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Biden chooses his climate team here are the nominees

Outdoor adventures in Hot Springs, Arkansas

December 9, 2020 by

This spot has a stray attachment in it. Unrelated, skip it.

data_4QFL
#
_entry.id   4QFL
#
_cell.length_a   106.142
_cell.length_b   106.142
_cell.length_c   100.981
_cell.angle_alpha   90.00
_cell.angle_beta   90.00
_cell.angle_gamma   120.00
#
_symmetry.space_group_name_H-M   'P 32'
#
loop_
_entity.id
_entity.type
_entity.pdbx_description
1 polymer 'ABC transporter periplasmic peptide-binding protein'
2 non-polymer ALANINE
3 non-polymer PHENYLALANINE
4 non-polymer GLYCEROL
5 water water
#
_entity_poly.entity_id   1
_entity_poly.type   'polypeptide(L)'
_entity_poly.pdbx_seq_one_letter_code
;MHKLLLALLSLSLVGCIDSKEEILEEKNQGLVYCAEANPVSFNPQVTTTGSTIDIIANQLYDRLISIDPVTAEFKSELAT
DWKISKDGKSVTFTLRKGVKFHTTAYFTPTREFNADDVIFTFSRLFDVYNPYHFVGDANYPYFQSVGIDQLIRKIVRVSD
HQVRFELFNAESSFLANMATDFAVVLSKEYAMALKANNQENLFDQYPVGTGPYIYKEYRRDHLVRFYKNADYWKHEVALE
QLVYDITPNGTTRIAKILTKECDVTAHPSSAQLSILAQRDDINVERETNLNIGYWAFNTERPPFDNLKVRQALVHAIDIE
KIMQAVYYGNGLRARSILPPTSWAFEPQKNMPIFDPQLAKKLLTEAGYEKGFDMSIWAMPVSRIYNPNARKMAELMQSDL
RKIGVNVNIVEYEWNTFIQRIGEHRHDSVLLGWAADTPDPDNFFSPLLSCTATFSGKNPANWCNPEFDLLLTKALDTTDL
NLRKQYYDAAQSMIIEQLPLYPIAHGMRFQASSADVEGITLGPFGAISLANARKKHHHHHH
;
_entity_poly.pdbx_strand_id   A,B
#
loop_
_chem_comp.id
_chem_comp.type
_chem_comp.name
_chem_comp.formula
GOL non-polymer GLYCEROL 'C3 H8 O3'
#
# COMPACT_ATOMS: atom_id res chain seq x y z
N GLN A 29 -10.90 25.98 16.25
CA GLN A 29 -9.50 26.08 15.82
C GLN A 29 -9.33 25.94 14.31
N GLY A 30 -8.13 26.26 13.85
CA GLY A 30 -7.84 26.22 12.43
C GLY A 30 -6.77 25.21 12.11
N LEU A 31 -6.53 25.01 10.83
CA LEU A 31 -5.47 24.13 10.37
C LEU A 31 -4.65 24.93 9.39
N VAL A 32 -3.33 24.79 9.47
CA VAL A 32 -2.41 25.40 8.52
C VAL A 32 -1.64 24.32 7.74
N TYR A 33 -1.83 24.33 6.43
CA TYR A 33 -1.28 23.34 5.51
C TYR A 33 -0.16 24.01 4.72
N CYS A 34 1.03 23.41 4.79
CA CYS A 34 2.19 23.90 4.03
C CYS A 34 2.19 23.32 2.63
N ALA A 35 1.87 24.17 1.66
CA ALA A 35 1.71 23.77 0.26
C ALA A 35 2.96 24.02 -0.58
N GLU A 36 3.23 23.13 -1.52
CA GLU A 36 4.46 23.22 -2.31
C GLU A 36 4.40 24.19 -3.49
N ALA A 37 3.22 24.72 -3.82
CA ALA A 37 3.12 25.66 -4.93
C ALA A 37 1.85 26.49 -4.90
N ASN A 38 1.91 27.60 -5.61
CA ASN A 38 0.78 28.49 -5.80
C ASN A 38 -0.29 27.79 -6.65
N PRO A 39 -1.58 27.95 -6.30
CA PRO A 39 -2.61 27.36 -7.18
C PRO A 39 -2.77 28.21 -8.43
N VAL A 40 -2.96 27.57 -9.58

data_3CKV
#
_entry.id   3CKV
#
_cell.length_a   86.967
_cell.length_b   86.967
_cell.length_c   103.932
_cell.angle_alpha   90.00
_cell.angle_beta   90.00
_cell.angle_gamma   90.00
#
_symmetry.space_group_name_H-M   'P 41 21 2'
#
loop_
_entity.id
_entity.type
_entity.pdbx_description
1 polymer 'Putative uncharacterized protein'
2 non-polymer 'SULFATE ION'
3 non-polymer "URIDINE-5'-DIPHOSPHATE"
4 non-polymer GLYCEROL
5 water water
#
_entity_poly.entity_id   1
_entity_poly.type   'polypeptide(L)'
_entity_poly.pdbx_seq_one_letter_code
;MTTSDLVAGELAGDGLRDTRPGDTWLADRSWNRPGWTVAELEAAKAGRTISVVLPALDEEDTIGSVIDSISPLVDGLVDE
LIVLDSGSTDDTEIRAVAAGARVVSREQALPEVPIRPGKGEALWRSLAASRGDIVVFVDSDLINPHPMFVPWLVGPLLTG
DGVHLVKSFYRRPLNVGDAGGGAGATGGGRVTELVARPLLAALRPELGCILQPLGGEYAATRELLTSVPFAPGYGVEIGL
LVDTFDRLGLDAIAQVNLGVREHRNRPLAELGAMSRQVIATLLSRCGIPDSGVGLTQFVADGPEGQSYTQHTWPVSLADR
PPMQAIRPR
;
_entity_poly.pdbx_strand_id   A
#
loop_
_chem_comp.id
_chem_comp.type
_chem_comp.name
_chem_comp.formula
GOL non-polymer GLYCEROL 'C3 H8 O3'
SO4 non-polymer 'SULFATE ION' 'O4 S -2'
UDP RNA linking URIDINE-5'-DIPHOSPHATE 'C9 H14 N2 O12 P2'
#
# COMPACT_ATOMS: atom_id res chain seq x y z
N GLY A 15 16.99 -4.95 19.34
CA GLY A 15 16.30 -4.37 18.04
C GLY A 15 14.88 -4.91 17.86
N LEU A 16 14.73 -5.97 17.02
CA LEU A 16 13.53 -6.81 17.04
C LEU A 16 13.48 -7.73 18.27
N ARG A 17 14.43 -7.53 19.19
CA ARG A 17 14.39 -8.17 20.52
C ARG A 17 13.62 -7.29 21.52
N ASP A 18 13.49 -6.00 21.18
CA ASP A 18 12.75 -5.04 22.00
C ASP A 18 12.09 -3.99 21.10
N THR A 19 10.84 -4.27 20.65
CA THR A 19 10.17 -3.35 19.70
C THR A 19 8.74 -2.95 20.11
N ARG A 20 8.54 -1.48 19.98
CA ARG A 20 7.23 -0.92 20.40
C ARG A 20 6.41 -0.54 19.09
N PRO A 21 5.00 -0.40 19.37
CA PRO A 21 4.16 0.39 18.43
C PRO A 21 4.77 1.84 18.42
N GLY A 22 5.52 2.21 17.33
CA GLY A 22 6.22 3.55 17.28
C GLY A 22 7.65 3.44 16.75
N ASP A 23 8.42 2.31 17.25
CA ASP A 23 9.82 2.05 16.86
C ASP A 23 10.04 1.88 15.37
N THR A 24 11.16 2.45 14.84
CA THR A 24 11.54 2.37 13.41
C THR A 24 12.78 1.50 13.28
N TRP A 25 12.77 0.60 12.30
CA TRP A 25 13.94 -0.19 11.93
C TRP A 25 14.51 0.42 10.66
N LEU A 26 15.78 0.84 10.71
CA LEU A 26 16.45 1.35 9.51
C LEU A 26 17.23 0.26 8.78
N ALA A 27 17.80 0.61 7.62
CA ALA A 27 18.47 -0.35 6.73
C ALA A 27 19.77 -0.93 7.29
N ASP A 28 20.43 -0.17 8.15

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If you look at an aerial view of Hot Springs, Arkansas , you see a few rows of buildings squeezed in between wild, green mountains. This resort town, about an hour southwest of Little Rock, is an unusual place where you can walk out the door of your downtown hotel and within minutes be shopping at boutiques, taking the waters in a historic bathhouse or hiking a national park trail. I visited in October, as COVID-19 ramped up nationwide and everybody seemed to be seeking outdoor activities. I found plenty in Hot Springs. Outdoors fun in Hot Springs Hot Springs National Park encompasses both the cultural assets of Bathhouse Row and the natural resources, such as many miles of trails in the Ouachita Mountains. Because bathhouses aren’t as popular as they were in 1900, the park has to think of new strategies to maintain its rank as the 18th most-visited U.S. national park . “It’s a lot of work to keep the park relevant to the American public,” said park ranger Ashley Waymouth. She’s preparing programming for 2021, the park’s centennial. Some of the plans revolve around that magic number 100, such as rallying people to donate 100 hours of volunteer work to the park in 2021 or walk/bike/paddle 100 miles in Arkansas. There will even be a special ‘bark ranger’ event for dogs. Related: This modern art museum was once a cheese factory in Arkansas Early Hot Springs medical practitioners prescribed walks of various distances and altitude gains as part of their patients’ health regimens. Today within the national park, the Hot Springs and North Mountain Trails and the West Mountain Trails offer hiking options ranging from short, scenic loops to the 10-mile Sunset Trail. Many of the trails are interconnected. A short walk from downtown, the Peak Trail leads you to the Hot Springs Mountain Tower. You can take an elevator or walk 300-plus steps up the 216-foot tower to get a panoramic view of the surrounding forest. Once you reach the open-air observation deck, you’re 1,256 feet above sea level and can admire 140 square miles of park and mountain views. For a more cultivated outdoors experience, venture about 8 miles from town to Garvan Woodland Gardens . Now run by the University of Arkansas’ Fay Jones School of Architecture + Design, the garden started out as the personal project of philanthropist and lumber heiress Verna Cook Garvan. Now, visitors wander 5 miles of paved pathways through an ever-changing landscape, be it an explosion of daffodils in spring or fall color in October. The garden also attracts architecture buffs, especially to see the spectacular Anthony Chapel, a light-filled structure of glass, wood and stone. In 2018, a gorgeous and innovative treehouse opened within the Evans Children’s Adventure Garden, delighting adult visitors as well. Hot Springs is also a mountain biking destination. The Northwoods Trail System has 26 miles of single-track, multi-track and other types of trails, plus a bike skills park, to keep beginning to advanced riders entertained for days. Northwoods hosts the annual Gudrun MTB Festival each November. Trail runners and hikers can also use this trail system. Wellness The city of 37,000 was founded on wellness, and you’ll still find options along those lines. Some visitors expect natural hot springs like you find in the west. But Hot Springs’ water is protected. Springs are covered, and their flow is directed. You can still experience the water at two of Hot Springs’ historic bathhouses. The Buckstaff is a bit more old-school, while the Quapaw operates more like a modern spa. When I visited in October , public bathing was still happening despite COVID-19. Bathers were asked to social distance in the Quapaw’s multiple pools of varying temperatures. The water felt good, but not as relaxing as it would’ve been in pre-pandemic times. Hot Springs has several yoga studios, including Om Lounge Yoga and The Yoga Place . For the safest options during the pandemic, check out Garvan’s schedule of outdoor classes, such as yoga and tai chi in the garden. Dining out During my October visit, I found a couple of places for excellent vegan food. The best meal I had was lunch at the Superior Bathhouse : hot, salty, blistered shishito peppers followed by a Vietnamese-inspired veggie and noodle bowl. The tofu was so good, I suspected it was from an obscure Arkansas soy artisan, but it turned out to be the magic of the Superior’s chef. For breakfast or a caffeine fix, Kollective Coffee + Tea is the place to go. Owner Kevin Rogers’ family has long been into coffee, including a Christmas tradition of sending each other unusual coffees . “We’d try to one-up each other every year,” he said. Rogers was surprised when he found the best cup of coffee close to home. Onyx Coffee Lab , an award-winning roaster in Northwest Arkansas, supplies Kollective with its coffees. I had to agree it was one of the best soy cappuccinos I ever had. Kollective draws local and visiting vegans from around the country. “It’s pretty significant for us based on how rare it is in town,” Rogers said of the demand for the restaurant’s vegan dishes. In addition to a changing assortment of vegan pastries and mini cheesecakes, Kollective offers a couple of plant-based full breakfasts, including vegan frijoles rancheros. SQZBX is open for takeaway during the pandemic. This pizzeria offers vegan cheese, which is not exactly widely available in Arkansas. Where to stay I stayed at The Waters, which afforded a lively view of Hot Springs’ main drag. George Mann, best known for designing the Arkansas State Capitol, was the building’s main architect. It was called the Thompson Building when it was built in 1913 and originally housed doctors’ offices catering to visitors taking the healing waters. After a huge renovation in 2017, The Waters offers perfectly modern and spacious hotel rooms. But my favorite part was the lovingly restored tile work in the hallways. A popular rooftop bar provides beautiful views of Bathhouse Row and the mountains beyond. Hotel Hale , which just opened in 2019, is a boutique hotel inside a restored bathhouse. The owners incorporated exposed brick walls, original pine floors and arched windows into plush and comfortable rooms. If I ever visit again, I’d love to stay here. But I’d probably never leave the bathroom; the Hale pipes in hot spring water so you can take the waters in your own private bathtub. Images via Teresa Bergen / Inhabitat Editor’s Note: Like the author, we recommend taking the utmost care to keep those around you safe if you choose to travel. You can find more advice on travel precautions from the  CDC  and  WHO .